TEHRAN (Dispatches) -- Iran’s week-long parliamentary election campaign started on Thursday at a time when relations with Washington are at their worst since the 1979 Islamic Revolution and anti-American sentiments are at the highest level following U.S. assassination of General Qassem Soleimnai.
As many as 7,150 candidates are running for parliamentary elections on Feb. 21 after the Guardian Council, which must approve candidates, endorsed their qualifications.
Top authorities, including Leader of the Islamic Revolution Ayatollah Seyyed Ali Khamenei and President Hassan Rouhani, have called for a high turnout to ensure the country’s unity and strength in the face of a hostile American government.
Ayatollah Khamenei has said the next parliament is no place for those scared of speaking out against foreign enemies. He has said a lively vote will guarantee the nation’s security and contribute to efforts towards resolving the problems.
President Rouhani has said through their electoral turnout, the Iranian people have to take a firm and united stand against the United States and its allies trying to undermine the country’s integrity.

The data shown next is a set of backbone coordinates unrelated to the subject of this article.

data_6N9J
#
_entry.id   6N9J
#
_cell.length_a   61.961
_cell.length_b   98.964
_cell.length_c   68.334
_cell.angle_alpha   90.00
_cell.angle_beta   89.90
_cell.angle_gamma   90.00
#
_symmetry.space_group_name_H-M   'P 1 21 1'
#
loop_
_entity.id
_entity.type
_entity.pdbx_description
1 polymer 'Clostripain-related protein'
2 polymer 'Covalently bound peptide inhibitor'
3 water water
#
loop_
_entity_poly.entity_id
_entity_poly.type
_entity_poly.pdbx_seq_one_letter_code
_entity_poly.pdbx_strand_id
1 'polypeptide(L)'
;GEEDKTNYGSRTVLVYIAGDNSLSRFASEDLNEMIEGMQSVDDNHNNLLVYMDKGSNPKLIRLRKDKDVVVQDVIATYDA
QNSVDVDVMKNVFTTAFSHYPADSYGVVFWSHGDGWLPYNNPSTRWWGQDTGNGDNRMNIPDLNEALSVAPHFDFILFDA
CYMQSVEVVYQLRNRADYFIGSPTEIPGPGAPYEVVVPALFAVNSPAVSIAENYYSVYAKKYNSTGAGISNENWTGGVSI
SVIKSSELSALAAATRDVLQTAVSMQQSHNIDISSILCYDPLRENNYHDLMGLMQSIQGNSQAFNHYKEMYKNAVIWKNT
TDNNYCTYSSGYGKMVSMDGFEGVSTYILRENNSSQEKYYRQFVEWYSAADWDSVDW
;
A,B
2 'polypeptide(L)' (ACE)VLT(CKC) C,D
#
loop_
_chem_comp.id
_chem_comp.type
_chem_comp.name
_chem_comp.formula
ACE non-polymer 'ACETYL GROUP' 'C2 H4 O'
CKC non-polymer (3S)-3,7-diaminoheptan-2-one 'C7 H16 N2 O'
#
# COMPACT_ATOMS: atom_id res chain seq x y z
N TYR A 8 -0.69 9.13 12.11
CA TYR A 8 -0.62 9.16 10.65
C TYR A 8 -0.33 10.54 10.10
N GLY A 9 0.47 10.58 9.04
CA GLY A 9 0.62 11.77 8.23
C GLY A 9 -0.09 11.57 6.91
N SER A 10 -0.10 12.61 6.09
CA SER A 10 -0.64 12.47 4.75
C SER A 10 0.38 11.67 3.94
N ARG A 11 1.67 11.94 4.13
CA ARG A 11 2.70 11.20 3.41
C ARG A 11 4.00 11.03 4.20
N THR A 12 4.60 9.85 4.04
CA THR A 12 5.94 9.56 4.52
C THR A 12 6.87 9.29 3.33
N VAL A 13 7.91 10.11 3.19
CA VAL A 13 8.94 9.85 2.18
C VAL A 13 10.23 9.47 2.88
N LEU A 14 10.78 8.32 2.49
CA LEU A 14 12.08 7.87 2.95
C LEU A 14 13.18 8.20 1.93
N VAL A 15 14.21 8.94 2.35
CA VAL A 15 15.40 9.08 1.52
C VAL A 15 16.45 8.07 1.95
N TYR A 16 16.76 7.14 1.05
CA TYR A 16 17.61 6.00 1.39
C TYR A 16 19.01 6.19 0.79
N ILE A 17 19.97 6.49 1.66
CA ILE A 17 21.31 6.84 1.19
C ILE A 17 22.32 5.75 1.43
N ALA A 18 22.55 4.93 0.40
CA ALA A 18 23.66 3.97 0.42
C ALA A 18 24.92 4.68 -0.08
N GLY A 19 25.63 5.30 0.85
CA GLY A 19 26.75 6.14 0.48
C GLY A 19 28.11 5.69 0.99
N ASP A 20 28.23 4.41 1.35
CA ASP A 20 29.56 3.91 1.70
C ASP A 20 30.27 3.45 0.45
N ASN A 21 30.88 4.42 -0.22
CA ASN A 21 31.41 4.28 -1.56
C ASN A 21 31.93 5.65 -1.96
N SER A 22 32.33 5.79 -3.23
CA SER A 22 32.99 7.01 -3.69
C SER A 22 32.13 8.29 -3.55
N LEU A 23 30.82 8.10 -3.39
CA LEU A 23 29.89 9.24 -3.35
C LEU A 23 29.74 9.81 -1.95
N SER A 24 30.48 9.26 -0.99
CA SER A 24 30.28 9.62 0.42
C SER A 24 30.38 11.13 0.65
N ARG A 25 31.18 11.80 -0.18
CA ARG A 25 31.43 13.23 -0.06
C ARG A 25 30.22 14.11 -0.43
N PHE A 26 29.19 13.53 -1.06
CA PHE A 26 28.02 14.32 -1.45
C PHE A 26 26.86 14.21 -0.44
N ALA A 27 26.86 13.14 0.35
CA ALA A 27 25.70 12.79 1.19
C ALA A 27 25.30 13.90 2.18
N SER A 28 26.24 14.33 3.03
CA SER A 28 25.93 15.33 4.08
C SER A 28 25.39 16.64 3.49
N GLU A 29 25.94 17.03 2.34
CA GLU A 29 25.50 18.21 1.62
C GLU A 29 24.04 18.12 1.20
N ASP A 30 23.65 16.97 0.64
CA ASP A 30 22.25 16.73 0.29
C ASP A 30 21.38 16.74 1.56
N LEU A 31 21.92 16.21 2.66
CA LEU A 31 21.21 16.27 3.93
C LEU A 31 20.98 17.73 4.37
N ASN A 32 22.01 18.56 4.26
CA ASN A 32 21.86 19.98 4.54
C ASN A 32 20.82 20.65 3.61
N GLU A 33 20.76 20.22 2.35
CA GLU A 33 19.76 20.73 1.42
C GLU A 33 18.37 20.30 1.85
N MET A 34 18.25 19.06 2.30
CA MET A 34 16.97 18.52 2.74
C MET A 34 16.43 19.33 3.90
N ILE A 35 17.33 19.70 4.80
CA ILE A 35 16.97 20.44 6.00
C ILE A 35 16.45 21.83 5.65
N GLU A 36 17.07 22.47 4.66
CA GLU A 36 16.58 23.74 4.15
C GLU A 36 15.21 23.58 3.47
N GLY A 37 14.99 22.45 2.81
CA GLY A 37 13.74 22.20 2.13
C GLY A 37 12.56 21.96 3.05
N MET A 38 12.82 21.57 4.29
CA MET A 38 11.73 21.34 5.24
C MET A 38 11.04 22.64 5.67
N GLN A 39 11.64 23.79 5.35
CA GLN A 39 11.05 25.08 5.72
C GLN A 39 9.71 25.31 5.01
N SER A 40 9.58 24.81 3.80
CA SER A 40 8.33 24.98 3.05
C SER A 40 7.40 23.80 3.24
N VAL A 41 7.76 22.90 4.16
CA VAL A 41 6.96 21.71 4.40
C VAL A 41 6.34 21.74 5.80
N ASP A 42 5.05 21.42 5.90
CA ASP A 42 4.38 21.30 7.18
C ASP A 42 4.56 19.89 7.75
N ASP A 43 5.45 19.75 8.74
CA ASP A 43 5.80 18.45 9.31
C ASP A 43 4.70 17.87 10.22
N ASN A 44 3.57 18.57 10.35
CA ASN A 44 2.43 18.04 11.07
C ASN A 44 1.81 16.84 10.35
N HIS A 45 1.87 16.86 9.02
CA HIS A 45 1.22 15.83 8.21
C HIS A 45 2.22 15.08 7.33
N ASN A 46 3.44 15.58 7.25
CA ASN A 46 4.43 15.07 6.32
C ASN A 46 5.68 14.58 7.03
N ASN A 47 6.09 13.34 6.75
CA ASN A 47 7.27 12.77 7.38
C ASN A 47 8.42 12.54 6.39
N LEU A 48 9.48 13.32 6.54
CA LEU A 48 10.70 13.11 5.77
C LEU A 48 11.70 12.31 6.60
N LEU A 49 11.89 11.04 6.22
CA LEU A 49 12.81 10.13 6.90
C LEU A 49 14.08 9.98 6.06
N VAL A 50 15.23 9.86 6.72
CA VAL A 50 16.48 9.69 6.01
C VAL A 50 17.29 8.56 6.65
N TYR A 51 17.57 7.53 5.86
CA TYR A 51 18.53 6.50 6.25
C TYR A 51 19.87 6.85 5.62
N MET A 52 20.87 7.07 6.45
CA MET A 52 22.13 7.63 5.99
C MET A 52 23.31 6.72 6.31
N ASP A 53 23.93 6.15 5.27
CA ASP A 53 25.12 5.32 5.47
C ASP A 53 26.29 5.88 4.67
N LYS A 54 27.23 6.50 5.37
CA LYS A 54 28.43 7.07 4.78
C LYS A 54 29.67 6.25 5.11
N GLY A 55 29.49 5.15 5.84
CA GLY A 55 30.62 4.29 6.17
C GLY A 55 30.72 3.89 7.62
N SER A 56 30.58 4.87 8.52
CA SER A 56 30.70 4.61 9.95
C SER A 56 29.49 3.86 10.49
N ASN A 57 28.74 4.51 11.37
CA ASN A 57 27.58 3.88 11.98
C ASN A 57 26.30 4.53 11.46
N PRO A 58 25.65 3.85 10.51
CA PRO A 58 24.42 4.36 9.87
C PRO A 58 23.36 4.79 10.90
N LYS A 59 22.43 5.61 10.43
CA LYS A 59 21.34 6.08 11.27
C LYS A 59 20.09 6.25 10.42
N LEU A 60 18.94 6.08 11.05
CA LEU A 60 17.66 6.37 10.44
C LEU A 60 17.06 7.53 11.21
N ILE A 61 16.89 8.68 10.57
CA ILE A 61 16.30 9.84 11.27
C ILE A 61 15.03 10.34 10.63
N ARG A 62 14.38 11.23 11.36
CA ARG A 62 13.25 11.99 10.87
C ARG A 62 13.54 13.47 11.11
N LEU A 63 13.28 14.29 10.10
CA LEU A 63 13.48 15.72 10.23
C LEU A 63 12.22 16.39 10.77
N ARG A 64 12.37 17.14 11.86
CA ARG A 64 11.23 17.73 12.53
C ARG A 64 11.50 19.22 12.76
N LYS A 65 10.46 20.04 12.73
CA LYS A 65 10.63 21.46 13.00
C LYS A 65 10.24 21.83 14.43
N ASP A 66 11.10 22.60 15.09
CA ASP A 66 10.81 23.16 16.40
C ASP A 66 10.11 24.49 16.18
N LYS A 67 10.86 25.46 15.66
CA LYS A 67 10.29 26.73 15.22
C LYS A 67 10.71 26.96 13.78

Tensions with the United States have spiked since 2018, when President Donald Trump withdrew from Iran’s 2015 nuclear deal with major powers and reimposed sanctions.
On Jan. 3, Trump ordered the assassination of Iran’s most prominent military commander, Gen. Qassem Soleimani, in Baghdad, which led to the Islamic Republic retaliating against U.S. targets in Iraq on Jan. 8.
Some 58 million Iranians out of 83 million are eligible to vote in the 11th round of parliamentary elections since the 1979 Islamic Revolution, three million of whom will be first-time voters. Of those eligible to cast, 50.13% are men and 49.87% are women.
With principlists anticipating a big win, reformists are struggling to mobilize their supporters, who are disappointed with President Rouhani’s performance.
In Tehran, which accounts for 30 seats in the assembly, principlist candidates are headed by Muhammad
Bagher Qalibaf, a former mayor of the capital.
Interior Minister Abdol-Reza Rahmani-Fazli said on Thursday inspection teams assigned by his ministry are comprehensively monitoring the electoral process against any potential fraudulent activity.
Last year, the parliament objected to a motion to increase the number of the elective seats, keeping it at 290. The elections are held every four years.
According to the interior minister, more than 91 percent of the hopefuls have been approved by the Guardian Council.